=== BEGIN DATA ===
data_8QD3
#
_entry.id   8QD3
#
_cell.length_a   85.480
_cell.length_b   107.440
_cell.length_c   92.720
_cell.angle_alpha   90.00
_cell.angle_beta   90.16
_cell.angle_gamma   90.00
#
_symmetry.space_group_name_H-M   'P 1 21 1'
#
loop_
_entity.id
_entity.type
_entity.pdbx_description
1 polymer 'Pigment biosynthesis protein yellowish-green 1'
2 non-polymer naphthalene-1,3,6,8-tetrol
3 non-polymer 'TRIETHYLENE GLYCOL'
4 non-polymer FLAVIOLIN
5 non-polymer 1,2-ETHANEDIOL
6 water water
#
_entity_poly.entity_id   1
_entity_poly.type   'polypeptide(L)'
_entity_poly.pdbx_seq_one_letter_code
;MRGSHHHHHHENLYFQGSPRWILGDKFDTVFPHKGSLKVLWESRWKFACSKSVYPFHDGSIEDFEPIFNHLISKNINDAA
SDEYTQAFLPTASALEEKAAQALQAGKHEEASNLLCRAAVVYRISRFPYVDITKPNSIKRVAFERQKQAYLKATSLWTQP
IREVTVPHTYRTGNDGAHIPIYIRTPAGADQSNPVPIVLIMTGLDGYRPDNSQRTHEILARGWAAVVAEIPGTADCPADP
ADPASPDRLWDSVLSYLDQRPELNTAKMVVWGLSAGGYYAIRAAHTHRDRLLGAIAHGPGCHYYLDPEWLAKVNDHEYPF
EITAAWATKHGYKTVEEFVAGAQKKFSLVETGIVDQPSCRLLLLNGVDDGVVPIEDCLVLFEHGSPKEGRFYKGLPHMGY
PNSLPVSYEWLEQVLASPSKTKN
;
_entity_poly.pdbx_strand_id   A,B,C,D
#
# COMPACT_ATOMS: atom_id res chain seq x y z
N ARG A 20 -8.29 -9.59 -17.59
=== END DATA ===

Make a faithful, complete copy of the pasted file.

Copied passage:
data_8QD3
#
_entry.id   8QD3
#
_cell.length_a   85.480
_cell.length_b   107.440
_cell.length_c   92.720
_cell.angle_alpha   90.00
_cell.angle_beta   90.16
_cell.angle_gamma   90.00
#
_symmetry.space_group_name_H-M   'P 1 21 1'
#
loop_
_entity.id
_entity.type
_entity.pdbx_description
1 polymer 'Pigment biosynthesis protein yellowish-green 1'
2 non-polymer naphthalene-1,3,6,8-tetrol
3 non-polymer 'TRIETHYLENE GLYCOL'
4 non-polymer FLAVIOLIN
5 non-polymer 1,2-ETHANEDIOL
6 water water
#
_entity_poly.entity_id   1
_entity_poly.type   'polypeptide(L)'
_entity_poly.pdbx_seq_one_letter_code
;MRGSHHHHHHENLYFQGSPRWILGDKFDTVFPHKGSLKVLWESRWKFACSKSVYPFHDGSIEDFEPIFNHLISKNINDAA
SDEYTQAFLPTASALEEKAAQALQAGKHEEASNLLCRAAVVYRISRFPYVDITKPNSIKRVAFERQKQAYLKATSLWTQP
IREVTVPHTYRTGNDGAHIPIYIRTPAGADQSNPVPIVLIMTGLDGYRPDNSQRTHEILARGWAAVVAEIPGTADCPADP
ADPASPDRLWDSVLSYLDQRPELNTAKMVVWGLSAGGYYAIRAAHTHRDRLLGAIAHGPGCHYYLDPEWLAKVNDHEYPF
EITAAWATKHGYKTVEEFVAGAQKKFSLVETGIVDQPSCRLLLLNGVDDGVVPIEDCLVLFEHGSPKEGRFYKGLPHMGY
PNSLPVSYEWLEQVLASPSKTKN
;
_entity_poly.pdbx_strand_id   A,B,C,D
#
# COMPACT_ATOMS: atom_id res chain seq x y z
N ARG A 20 -8.29 -9.59 -17.59